Why the sagebrush grows: Ecologists explore arid plant survival

Nov 04, 2013
A Utah State University field technician unrolls irrigation tubing to conduct a hydraulic life experiment in a sageland near Utah's Bear Lake. The scientists found this natural phenomenon stimulates microbial activity and increases the plants' uptake of nitrogen. Credit: Utah State University

(Phys.org) —Ecologists are another step closer to understanding a natural phenomenon that enables desert plants to access water and nutrients they desperately need – even in the driest circumstances.

"We've long known reach deep below surface soil to take water up into their shoots and leaves, says John Stark, professor in USU's Department of Biology and Ecology Center. "What we're discovering is, through a process called hydraulic lift, plants also leak water into the bone-dry surface soil to release nutrients and stir critical to the plants' survival."

Stark, with colleagues Zoe Cardon, senior scientist with the Ecosystems Center of the Marine Biological Laboratory at Woods Hole, Mass., Patrick Herron of the University of Connecticut and Jed Rasmussen of USU, published findings from their hydraulic lift experiment with sagebrush, the first investigation of its kind, in the Nov. 4, 2013, online Early Edition of Proceedings of the National Academy of Sciences. The team's research was supported by the National Science Foundation and the U.S. Department of Energy.

USU ecologist Martyn Caldwell, emeritus professor in USU's Department of Wildland Resources, pioneered studies of hydraulic lift in the 1980s and since then, Stark says, scientists have pondered consequences of the process for plant survival.

"Our field investigation, which we carried out in a remote area of mature sageland near Utah's Bear Lake in 2006 and 2007, was a way of trying to learn more about this process," he says.

With a team of nearly a dozen student and volunteer field technicians, the team hauled a tank, along with solar panels, equipment and a half mile of irrigation tubing, to set up test plots. The scientists developed a new, gas-based labeling technique to trace the flow of nitrogen through the soil and to the plants.

"Existing techniques used liquid, which would have interfered with our experiment," Stark says.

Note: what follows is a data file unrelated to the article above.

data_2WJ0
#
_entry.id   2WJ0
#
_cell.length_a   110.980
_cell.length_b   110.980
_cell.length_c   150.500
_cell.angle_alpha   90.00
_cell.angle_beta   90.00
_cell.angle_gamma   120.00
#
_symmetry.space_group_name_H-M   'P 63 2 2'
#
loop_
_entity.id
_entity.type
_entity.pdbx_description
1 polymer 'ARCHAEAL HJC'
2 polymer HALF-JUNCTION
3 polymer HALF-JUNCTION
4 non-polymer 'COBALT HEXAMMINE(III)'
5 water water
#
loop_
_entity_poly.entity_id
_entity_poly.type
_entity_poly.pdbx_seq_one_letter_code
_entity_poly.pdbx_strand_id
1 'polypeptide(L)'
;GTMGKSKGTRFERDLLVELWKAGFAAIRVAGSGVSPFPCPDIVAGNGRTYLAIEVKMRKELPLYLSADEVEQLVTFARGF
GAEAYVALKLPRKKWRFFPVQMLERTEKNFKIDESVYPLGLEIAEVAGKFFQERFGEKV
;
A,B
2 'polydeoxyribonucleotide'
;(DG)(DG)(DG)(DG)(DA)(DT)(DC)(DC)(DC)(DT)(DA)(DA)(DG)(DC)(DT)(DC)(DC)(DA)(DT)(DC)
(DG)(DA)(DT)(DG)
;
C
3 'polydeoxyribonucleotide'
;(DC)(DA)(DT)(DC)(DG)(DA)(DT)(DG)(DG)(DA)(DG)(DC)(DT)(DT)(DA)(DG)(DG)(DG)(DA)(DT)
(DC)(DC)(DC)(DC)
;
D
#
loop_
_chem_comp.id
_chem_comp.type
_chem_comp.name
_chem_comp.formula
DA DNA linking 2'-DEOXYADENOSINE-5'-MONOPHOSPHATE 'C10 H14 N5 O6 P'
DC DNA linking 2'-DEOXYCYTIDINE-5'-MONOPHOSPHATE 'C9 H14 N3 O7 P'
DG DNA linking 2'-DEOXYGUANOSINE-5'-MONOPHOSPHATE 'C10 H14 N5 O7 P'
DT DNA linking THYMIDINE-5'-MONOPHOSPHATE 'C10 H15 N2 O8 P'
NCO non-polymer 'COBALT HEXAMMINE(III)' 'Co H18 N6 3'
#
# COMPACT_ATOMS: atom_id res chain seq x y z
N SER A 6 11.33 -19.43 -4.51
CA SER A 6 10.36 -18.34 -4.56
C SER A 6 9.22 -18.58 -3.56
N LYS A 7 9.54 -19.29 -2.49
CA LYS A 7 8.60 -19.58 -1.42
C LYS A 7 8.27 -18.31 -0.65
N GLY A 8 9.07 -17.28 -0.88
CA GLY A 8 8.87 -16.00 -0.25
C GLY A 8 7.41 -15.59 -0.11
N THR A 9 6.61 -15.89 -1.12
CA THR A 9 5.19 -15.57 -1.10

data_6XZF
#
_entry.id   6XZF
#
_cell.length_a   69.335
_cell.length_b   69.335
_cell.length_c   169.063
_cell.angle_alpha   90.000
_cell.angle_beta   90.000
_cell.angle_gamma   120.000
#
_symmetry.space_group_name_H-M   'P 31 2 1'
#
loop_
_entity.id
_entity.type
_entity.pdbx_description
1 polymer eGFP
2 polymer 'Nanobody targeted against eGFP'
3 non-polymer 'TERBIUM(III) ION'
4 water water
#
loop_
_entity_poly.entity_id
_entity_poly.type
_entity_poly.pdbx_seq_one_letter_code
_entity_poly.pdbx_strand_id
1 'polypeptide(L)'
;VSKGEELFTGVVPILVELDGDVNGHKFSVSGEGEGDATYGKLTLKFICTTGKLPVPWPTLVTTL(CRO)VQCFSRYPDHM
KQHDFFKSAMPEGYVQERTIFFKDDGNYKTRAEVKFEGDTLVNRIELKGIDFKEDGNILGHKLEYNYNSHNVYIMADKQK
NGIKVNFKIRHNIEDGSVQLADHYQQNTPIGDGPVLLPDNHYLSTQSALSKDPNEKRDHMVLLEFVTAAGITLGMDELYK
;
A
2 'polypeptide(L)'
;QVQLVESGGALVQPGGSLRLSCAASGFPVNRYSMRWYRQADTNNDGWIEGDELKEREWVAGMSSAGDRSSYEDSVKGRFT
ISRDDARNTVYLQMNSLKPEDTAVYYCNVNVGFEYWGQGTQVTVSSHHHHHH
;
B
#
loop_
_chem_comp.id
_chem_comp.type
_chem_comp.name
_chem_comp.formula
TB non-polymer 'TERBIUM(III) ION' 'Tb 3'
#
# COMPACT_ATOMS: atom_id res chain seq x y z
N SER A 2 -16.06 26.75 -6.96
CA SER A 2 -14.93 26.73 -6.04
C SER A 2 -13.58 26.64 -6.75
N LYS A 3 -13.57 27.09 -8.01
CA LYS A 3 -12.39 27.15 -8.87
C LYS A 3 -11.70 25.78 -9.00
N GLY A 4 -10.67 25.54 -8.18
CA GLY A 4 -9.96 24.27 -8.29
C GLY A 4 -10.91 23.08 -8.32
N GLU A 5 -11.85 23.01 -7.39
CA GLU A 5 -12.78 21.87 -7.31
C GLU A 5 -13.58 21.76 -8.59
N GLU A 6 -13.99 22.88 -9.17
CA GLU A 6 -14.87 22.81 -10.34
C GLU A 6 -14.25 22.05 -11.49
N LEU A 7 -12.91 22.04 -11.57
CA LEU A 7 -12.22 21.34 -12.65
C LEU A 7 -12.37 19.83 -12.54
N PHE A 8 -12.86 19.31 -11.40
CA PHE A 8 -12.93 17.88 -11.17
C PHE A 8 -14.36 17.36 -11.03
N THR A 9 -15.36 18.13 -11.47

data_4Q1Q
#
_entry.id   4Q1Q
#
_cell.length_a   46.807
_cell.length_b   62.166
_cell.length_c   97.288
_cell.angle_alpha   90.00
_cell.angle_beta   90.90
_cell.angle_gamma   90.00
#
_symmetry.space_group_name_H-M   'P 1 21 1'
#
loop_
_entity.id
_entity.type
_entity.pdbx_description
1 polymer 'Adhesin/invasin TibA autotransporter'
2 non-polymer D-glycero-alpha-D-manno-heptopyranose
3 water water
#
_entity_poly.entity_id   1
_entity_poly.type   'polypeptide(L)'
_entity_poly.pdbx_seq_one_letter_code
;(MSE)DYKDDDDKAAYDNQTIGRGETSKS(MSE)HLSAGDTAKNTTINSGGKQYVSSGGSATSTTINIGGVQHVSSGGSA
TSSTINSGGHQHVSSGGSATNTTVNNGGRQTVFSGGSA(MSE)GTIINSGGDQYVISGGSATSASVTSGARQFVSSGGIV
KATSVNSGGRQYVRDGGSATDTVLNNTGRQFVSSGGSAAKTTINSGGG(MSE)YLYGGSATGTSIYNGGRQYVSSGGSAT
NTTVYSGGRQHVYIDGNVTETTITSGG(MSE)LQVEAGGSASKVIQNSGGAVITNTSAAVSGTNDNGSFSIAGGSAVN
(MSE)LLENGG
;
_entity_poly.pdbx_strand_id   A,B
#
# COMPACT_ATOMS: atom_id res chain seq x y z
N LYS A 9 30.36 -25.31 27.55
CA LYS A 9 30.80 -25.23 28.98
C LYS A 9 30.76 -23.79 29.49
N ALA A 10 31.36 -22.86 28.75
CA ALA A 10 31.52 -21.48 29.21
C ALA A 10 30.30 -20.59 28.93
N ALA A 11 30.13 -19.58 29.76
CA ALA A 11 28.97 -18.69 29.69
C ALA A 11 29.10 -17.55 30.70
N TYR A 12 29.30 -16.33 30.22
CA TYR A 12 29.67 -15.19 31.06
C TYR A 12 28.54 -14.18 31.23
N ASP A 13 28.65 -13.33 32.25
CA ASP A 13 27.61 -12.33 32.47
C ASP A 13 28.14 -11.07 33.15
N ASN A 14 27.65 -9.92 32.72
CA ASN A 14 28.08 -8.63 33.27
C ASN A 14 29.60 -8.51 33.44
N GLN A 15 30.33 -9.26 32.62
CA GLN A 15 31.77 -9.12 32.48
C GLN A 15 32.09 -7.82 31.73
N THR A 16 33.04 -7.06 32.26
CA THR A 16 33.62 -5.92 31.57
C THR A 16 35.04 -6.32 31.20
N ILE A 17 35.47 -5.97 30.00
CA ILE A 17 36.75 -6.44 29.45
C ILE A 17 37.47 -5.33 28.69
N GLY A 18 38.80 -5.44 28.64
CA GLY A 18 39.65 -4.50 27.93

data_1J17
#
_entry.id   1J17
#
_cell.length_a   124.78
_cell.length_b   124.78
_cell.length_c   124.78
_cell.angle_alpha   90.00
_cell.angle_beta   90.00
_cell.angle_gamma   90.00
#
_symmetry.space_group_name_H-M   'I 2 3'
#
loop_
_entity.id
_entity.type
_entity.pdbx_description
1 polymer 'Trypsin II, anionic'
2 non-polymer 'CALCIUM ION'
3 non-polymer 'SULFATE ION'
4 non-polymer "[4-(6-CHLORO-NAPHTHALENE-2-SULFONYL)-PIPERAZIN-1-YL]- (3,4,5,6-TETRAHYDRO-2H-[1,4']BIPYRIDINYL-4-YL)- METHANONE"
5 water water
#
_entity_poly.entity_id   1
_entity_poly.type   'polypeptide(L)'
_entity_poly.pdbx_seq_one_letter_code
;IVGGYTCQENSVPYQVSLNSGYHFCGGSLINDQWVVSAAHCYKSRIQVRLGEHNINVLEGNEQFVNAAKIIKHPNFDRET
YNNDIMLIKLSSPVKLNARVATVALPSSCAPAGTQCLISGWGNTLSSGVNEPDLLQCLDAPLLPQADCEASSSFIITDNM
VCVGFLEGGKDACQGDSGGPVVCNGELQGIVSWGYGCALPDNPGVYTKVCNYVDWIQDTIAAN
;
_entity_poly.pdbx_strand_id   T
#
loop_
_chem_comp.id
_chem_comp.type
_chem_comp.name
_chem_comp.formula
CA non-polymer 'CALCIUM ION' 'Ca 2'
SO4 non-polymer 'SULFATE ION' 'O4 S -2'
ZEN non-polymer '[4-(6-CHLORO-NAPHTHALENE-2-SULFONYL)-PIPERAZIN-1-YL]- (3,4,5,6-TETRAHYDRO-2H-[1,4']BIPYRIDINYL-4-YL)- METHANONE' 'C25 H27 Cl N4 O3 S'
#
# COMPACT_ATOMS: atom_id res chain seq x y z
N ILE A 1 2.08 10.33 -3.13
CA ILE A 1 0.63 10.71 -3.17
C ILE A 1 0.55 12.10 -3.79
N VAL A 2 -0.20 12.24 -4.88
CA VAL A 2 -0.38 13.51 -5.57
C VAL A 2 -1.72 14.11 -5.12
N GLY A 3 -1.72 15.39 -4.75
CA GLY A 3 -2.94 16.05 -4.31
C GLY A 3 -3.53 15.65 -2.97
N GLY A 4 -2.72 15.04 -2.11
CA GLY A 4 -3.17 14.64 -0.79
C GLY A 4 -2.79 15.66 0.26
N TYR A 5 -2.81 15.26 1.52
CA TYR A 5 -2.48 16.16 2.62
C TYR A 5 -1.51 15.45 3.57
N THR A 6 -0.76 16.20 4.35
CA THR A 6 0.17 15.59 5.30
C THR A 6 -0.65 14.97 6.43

Through the two hot summers, the team monitored the sagebrush and discovered hydraulic lift stimulated microbial activity and more than doubled the plants' uptake of nitrogen from the surrounding .

"These microbes aren't connected to the plants' root system, so it was very cool to see this process take place," Stark says. "Such activity is particularly important in late August, when sagebrush needs a lot of nitrogen to flower and produce seed."

Greater understanding of hydraulic lift could aid scientists and growers in finding ways to protect crops from the effects of prolonged drought.

"We can learn a lot from native that could be applied to agriculture," Stark says. "This is increasingly important as climate change affects precipitation patterns and drought becomes more common."

Cardon says microbes house the molecular 'machines' that sustain life on Earth.

"Microbes recycle the nutrient building blocks plants need to grow," she says. "Given how many billions of humans there are now on the planet, and how many more there will soon be, understanding the natural plant-microbe recycling systems that have evolved over the last 400 million years may well help humanity maintain the food, fuel and wood production systems on which we depend."

Explore further: The origin of the language of life

More information: Sagebrush carrying out hydraulic lift enhances surface soil nitrogen cycling and nitrogen uptake into inflorescences, www.pnas.org/cgi/doi/10.1073/pnas.1311314110

Related Stories

Recommended for you

The origin of the language of life

Dec 19, 2014

The genetic code is the universal language of life. It describes how information is encoded in the genetic material and is the same for all organisms from simple bacteria to animals to humans. However, the ...

Quest to unravel mysteries of our gene network

Dec 18, 2014

There are roughly 27,000 genes in the human body, all but a relative few of them connected through an intricate and complex network that plays a dominant role in shaping our physiological structure and functions.

EU court clears stem cell patenting

Dec 18, 2014

A human egg used to produce stem cells but unable to develop into a viable embryo can be patented, the European Court of Justice ruled on Thursday.

User comments : 0

Please sign in to add a comment. Registration is free, and takes less than a minute. Read more

Click here to reset your password.
Sign in to get notified via email when new comments are made.